Recognition of prior learning and the problem of 'graduateness'
This paper considers one obstacle to implementing recognition of prior learning (RPL), which arises from the problem of defining 'graduateness'. It cites research in which many respondents expressed reluctance to grant RPL for a whole or substantial part of a qualification, because they felt students lacked 'something' that other graduates had. In trying to give a voice to these respondents, and consider what this 'something' was, we used the notion of 'graduateness', despite the fact that this is a contested concept, means different things to different people, and has yet to be fully developed. Presenting the paper at this conference is an opportunity to explore further the concept of 'graduateness' and its relevance to RPL in discussion and debate with colleagues, recognising that it is through engaging with the VET research community of practice that the utility of such concepts is improved. In discussing these issues, the paper relates graduateness to communities of practice, and to Biggs' model of constructive alignment. It questions whether all VET qualifications, should in theory, be able to be 'RPLed'.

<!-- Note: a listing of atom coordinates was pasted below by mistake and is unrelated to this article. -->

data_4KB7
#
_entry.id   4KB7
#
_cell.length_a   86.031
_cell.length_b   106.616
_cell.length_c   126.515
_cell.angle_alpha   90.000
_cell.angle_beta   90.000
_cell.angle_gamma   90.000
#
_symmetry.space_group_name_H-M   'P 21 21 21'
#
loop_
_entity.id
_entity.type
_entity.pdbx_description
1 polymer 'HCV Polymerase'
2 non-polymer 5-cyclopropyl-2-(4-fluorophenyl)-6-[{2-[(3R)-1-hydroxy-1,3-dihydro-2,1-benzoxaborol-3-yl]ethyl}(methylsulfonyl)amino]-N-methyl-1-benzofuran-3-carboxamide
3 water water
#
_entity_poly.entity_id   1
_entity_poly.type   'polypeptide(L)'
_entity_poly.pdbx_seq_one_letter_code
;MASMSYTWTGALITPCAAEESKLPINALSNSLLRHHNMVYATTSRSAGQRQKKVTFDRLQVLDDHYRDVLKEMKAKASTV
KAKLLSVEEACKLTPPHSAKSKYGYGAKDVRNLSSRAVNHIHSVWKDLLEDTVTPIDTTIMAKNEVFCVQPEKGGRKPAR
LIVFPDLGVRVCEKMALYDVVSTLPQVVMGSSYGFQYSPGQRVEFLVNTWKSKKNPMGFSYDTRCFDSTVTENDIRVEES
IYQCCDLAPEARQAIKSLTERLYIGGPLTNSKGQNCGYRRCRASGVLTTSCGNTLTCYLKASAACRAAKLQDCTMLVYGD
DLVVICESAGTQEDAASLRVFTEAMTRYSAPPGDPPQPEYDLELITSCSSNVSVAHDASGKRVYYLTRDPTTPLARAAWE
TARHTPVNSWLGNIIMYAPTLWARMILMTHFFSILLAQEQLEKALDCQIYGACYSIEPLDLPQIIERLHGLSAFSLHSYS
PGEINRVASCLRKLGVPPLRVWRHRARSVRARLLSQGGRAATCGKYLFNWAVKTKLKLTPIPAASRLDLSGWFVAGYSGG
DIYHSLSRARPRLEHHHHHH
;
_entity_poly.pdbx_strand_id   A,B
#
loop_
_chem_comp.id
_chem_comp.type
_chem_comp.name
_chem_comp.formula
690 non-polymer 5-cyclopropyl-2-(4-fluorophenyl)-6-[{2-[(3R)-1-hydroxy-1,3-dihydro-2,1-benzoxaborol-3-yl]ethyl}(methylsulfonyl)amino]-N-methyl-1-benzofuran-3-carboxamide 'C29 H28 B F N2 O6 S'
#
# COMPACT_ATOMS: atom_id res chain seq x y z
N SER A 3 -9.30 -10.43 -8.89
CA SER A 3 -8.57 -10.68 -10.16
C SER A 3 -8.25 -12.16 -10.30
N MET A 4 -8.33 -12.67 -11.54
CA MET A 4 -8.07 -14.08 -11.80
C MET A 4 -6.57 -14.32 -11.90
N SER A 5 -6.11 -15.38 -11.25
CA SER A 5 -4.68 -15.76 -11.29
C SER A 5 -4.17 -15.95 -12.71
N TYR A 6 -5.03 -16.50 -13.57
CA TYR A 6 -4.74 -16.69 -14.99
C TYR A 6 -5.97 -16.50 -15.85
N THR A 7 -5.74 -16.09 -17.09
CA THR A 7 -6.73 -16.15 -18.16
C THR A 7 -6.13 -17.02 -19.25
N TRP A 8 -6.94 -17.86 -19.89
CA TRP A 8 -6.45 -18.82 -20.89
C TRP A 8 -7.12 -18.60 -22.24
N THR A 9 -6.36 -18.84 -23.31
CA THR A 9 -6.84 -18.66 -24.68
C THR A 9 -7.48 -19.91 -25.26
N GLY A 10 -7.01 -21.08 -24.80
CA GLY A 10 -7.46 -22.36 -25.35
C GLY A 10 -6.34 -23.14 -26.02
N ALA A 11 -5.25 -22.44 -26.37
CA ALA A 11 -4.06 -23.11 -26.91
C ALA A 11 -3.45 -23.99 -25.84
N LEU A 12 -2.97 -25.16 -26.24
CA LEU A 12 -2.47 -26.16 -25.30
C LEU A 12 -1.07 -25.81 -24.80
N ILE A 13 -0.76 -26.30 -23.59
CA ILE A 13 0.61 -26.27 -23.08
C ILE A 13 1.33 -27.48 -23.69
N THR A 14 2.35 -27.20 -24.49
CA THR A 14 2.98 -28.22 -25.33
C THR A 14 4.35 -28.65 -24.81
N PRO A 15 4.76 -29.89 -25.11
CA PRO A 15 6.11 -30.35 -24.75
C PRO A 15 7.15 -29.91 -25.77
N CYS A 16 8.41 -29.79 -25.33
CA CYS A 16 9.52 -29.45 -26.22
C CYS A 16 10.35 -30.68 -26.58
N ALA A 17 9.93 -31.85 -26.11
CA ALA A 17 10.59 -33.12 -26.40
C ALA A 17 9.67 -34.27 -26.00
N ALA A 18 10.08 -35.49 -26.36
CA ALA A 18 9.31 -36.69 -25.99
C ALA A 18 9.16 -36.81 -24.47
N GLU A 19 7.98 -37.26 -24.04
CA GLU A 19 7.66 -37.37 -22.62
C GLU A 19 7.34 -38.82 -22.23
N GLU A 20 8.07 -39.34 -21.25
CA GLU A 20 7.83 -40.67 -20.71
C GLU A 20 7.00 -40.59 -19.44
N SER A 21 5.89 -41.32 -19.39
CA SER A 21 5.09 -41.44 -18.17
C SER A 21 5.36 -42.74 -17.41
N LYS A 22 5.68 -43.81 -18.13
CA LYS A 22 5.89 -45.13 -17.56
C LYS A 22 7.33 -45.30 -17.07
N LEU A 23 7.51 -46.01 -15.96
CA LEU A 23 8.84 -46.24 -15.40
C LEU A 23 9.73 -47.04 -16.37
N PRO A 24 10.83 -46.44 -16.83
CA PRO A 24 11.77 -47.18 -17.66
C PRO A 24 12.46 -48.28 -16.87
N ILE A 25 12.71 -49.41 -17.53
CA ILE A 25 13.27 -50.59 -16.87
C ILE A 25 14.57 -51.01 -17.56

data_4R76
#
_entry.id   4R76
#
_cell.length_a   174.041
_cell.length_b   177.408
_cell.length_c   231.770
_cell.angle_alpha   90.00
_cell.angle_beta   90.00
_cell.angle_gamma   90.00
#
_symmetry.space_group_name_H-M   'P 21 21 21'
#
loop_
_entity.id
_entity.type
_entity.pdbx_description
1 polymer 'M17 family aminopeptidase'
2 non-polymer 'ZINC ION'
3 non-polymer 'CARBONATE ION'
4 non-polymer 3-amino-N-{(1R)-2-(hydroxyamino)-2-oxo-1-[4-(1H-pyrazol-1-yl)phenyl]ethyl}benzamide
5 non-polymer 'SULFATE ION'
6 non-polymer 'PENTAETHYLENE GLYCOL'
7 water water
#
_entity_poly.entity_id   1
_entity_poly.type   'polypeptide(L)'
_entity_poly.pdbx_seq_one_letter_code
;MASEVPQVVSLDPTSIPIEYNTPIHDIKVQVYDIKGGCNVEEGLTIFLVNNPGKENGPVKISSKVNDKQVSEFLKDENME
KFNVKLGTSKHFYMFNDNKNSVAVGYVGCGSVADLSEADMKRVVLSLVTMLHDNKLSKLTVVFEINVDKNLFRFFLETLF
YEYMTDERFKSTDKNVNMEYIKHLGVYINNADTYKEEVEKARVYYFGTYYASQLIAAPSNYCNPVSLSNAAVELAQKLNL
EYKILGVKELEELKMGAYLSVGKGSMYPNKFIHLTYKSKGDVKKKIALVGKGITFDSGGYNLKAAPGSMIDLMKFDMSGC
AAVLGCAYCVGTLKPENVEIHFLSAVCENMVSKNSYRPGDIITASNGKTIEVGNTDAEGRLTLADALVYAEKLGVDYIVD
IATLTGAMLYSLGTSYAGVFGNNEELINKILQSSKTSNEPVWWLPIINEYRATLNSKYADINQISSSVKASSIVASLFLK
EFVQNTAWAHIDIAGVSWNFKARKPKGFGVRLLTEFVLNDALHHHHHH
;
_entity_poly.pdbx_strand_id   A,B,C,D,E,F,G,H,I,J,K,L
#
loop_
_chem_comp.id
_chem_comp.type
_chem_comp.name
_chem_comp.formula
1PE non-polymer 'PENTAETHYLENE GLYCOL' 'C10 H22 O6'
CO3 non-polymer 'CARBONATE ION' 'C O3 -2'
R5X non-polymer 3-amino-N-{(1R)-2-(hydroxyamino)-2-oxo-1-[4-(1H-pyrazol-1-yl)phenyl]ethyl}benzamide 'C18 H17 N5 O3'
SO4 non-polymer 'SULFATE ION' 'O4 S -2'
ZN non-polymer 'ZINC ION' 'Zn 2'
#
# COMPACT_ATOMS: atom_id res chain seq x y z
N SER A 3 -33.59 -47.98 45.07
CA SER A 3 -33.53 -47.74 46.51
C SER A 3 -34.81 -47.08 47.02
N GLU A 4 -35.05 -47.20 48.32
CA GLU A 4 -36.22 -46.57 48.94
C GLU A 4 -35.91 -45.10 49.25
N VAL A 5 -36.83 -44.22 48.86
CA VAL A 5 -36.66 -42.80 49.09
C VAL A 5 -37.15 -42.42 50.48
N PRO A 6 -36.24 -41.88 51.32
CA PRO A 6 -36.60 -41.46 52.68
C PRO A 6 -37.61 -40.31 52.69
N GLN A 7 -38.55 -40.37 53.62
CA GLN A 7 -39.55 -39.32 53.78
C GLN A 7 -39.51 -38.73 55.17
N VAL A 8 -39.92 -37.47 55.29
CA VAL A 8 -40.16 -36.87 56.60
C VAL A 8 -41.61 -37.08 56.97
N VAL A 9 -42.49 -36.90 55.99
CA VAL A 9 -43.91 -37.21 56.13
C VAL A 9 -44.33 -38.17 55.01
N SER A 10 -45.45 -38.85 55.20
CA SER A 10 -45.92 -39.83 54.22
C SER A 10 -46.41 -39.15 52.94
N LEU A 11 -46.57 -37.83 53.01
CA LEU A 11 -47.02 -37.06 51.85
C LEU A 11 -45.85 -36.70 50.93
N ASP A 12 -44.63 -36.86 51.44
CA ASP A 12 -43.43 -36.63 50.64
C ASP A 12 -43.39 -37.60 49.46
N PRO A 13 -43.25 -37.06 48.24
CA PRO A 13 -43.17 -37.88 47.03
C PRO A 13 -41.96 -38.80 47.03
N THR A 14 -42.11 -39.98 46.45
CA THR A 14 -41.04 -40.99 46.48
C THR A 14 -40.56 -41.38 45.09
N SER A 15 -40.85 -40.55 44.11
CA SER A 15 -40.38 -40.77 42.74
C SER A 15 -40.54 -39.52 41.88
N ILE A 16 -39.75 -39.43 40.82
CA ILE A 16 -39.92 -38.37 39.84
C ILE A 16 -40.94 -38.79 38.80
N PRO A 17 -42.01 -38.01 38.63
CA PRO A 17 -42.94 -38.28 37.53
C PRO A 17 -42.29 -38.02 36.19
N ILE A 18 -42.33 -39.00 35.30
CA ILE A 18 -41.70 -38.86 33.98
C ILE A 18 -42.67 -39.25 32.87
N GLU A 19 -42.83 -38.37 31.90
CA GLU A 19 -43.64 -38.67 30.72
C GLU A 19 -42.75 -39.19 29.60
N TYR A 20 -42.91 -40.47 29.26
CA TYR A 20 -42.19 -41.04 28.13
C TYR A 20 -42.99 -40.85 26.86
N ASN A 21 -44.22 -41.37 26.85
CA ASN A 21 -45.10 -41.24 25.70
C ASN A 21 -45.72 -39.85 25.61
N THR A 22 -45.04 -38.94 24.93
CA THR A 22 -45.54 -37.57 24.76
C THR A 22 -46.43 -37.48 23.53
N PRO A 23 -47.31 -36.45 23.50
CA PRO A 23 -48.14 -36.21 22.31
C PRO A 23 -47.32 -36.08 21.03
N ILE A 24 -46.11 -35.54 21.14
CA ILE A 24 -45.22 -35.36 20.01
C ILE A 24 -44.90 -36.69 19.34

The Changing Face of VET